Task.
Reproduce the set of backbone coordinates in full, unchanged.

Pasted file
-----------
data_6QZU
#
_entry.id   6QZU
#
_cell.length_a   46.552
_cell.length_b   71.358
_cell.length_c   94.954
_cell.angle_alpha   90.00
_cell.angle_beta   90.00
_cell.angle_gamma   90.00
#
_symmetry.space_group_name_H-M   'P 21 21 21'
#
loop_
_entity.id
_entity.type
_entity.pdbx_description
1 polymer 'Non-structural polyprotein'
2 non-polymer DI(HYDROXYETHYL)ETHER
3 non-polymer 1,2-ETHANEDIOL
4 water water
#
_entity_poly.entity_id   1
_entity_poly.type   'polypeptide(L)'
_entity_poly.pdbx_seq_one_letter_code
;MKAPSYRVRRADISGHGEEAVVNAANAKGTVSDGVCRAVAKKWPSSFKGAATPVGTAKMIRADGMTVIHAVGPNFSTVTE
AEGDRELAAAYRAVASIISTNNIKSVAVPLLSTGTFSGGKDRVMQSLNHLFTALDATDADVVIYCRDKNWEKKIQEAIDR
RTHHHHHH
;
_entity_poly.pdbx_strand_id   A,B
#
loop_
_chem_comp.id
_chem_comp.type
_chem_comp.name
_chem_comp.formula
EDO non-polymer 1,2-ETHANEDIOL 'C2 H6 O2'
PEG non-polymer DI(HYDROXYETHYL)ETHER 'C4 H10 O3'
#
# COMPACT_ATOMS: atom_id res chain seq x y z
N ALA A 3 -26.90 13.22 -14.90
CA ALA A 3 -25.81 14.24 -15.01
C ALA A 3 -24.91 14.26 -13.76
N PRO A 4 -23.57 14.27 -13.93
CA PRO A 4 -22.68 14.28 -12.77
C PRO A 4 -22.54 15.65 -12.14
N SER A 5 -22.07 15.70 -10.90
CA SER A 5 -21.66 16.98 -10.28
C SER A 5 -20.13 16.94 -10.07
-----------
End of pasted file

data_6QZU
#
_entry.id   6QZU
#
_cell.length_a   46.552
_cell.length_b   71.358
_cell.length_c   94.954
_cell.angle_alpha   90.00
_cell.angle_beta   90.00
_cell.angle_gamma   90.00
#
_symmetry.space_group_name_H-M   'P 21 21 21'
#
loop_
_entity.id
_entity.type
_entity.pdbx_description
1 polymer 'Non-structural polyprotein'
2 non-polymer DI(HYDROXYETHYL)ETHER
3 non-polymer 1,2-ETHANEDIOL
4 water water
#
_entity_poly.entity_id   1
_entity_poly.type   'polypeptide(L)'
_entity_poly.pdbx_seq_one_letter_code
;MKAPSYRVRRADISGHGEEAVVNAANAKGTVSDGVCRAVAKKWPSSFKGAATPVGTAKMIRADGMTVIHAVGPNFSTVTE
AEGDRELAAAYRAVASIISTNNIKSVAVPLLSTGTFSGGKDRVMQSLNHLFTALDATDADVVIYCRDKNWEKKIQEAIDR
RTHHHHHH
;
_entity_poly.pdbx_strand_id   A,B
#
loop_
_chem_comp.id
_chem_comp.type
_chem_comp.name
_chem_comp.formula
EDO non-polymer 1,2-ETHANEDIOL 'C2 H6 O2'
PEG non-polymer DI(HYDROXYETHYL)ETHER 'C4 H10 O3'
#
# COMPACT_ATOMS: atom_id res chain seq x y z
N ALA A 3 -26.90 13.22 -14.90
CA ALA A 3 -25.81 14.24 -15.01
C ALA A 3 -24.91 14.26 -13.76
N PRO A 4 -23.57 14.27 -13.93
CA PRO A 4 -22.68 14.28 -12.77
C PRO A 4 -22.54 15.65 -12.14
N SER A 5 -22.07 15.70 -10.90
CA SER A 5 -21.66 16.98 -10.28
C SER A 5 -20.13 16.94 -10.07